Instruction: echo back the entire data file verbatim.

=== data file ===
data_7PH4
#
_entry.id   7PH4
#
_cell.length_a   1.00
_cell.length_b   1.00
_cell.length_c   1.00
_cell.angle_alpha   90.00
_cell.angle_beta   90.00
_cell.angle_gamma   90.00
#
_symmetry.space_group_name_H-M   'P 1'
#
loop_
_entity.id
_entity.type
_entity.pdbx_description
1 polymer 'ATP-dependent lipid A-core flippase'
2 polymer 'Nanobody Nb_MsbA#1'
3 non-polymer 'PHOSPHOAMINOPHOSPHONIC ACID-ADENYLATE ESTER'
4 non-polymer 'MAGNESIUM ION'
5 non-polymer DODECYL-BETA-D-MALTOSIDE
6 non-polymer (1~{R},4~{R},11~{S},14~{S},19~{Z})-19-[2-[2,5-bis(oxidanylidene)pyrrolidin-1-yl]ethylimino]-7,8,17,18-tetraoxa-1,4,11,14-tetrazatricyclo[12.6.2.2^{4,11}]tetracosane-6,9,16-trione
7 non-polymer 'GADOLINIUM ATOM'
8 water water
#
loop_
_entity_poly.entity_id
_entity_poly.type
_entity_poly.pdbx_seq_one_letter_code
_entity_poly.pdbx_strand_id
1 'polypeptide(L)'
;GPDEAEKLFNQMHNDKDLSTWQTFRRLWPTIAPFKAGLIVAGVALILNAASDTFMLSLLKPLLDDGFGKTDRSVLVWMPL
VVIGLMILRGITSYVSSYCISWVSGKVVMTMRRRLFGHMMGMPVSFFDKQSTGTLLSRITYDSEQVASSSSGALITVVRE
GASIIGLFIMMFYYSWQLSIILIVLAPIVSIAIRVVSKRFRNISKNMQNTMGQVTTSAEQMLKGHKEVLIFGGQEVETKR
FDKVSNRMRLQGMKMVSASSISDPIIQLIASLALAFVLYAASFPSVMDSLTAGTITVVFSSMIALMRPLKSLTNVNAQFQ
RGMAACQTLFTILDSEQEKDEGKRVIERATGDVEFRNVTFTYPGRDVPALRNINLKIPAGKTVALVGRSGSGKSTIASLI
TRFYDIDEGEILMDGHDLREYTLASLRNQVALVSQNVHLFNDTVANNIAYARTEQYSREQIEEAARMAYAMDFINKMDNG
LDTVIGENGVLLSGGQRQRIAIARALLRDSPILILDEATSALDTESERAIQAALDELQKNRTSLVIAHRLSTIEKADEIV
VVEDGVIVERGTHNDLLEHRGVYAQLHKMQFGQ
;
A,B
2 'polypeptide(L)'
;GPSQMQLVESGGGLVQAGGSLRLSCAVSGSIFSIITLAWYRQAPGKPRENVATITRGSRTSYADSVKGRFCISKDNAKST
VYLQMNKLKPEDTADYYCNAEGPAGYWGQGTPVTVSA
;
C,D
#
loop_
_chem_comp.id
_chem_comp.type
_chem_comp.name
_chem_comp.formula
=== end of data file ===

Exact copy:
data_7PH4
#
_entry.id   7PH4
#
_cell.length_a   1.00
_cell.length_b   1.00
_cell.length_c   1.00
_cell.angle_alpha   90.00
_cell.angle_beta   90.00
_cell.angle_gamma   90.00
#
_symmetry.space_group_name_H-M   'P 1'
#
loop_
_entity.id
_entity.type
_entity.pdbx_description
1 polymer 'ATP-dependent lipid A-core flippase'
2 polymer 'Nanobody Nb_MsbA#1'
3 non-polymer 'PHOSPHOAMINOPHOSPHONIC ACID-ADENYLATE ESTER'
4 non-polymer 'MAGNESIUM ION'
5 non-polymer DODECYL-BETA-D-MALTOSIDE
6 non-polymer (1~{R},4~{R},11~{S},14~{S},19~{Z})-19-[2-[2,5-bis(oxidanylidene)pyrrolidin-1-yl]ethylimino]-7,8,17,18-tetraoxa-1,4,11,14-tetrazatricyclo[12.6.2.2^{4,11}]tetracosane-6,9,16-trione
7 non-polymer 'GADOLINIUM ATOM'
8 water water
#
loop_
_entity_poly.entity_id
_entity_poly.type
_entity_poly.pdbx_seq_one_letter_code
_entity_poly.pdbx_strand_id
1 'polypeptide(L)'
;GPDEAEKLFNQMHNDKDLSTWQTFRRLWPTIAPFKAGLIVAGVALILNAASDTFMLSLLKPLLDDGFGKTDRSVLVWMPL
VVIGLMILRGITSYVSSYCISWVSGKVVMTMRRRLFGHMMGMPVSFFDKQSTGTLLSRITYDSEQVASSSSGALITVVRE
GASIIGLFIMMFYYSWQLSIILIVLAPIVSIAIRVVSKRFRNISKNMQNTMGQVTTSAEQMLKGHKEVLIFGGQEVETKR
FDKVSNRMRLQGMKMVSASSISDPIIQLIASLALAFVLYAASFPSVMDSLTAGTITVVFSSMIALMRPLKSLTNVNAQFQ
RGMAACQTLFTILDSEQEKDEGKRVIERATGDVEFRNVTFTYPGRDVPALRNINLKIPAGKTVALVGRSGSGKSTIASLI
TRFYDIDEGEILMDGHDLREYTLASLRNQVALVSQNVHLFNDTVANNIAYARTEQYSREQIEEAARMAYAMDFINKMDNG
LDTVIGENGVLLSGGQRQRIAIARALLRDSPILILDEATSALDTESERAIQAALDELQKNRTSLVIAHRLSTIEKADEIV
VVEDGVIVERGTHNDLLEHRGVYAQLHKMQFGQ
;
A,B
2 'polypeptide(L)'
;GPSQMQLVESGGGLVQAGGSLRLSCAVSGSIFSIITLAWYRQAPGKPRENVATITRGSRTSYADSVKGRFCISKDNAKST
VYLQMNKLKPEDTADYYCNAEGPAGYWGQGTPVTVSA
;
C,D
#
loop_
_chem_comp.id
_chem_comp.type
_chem_comp.name
_chem_comp.formula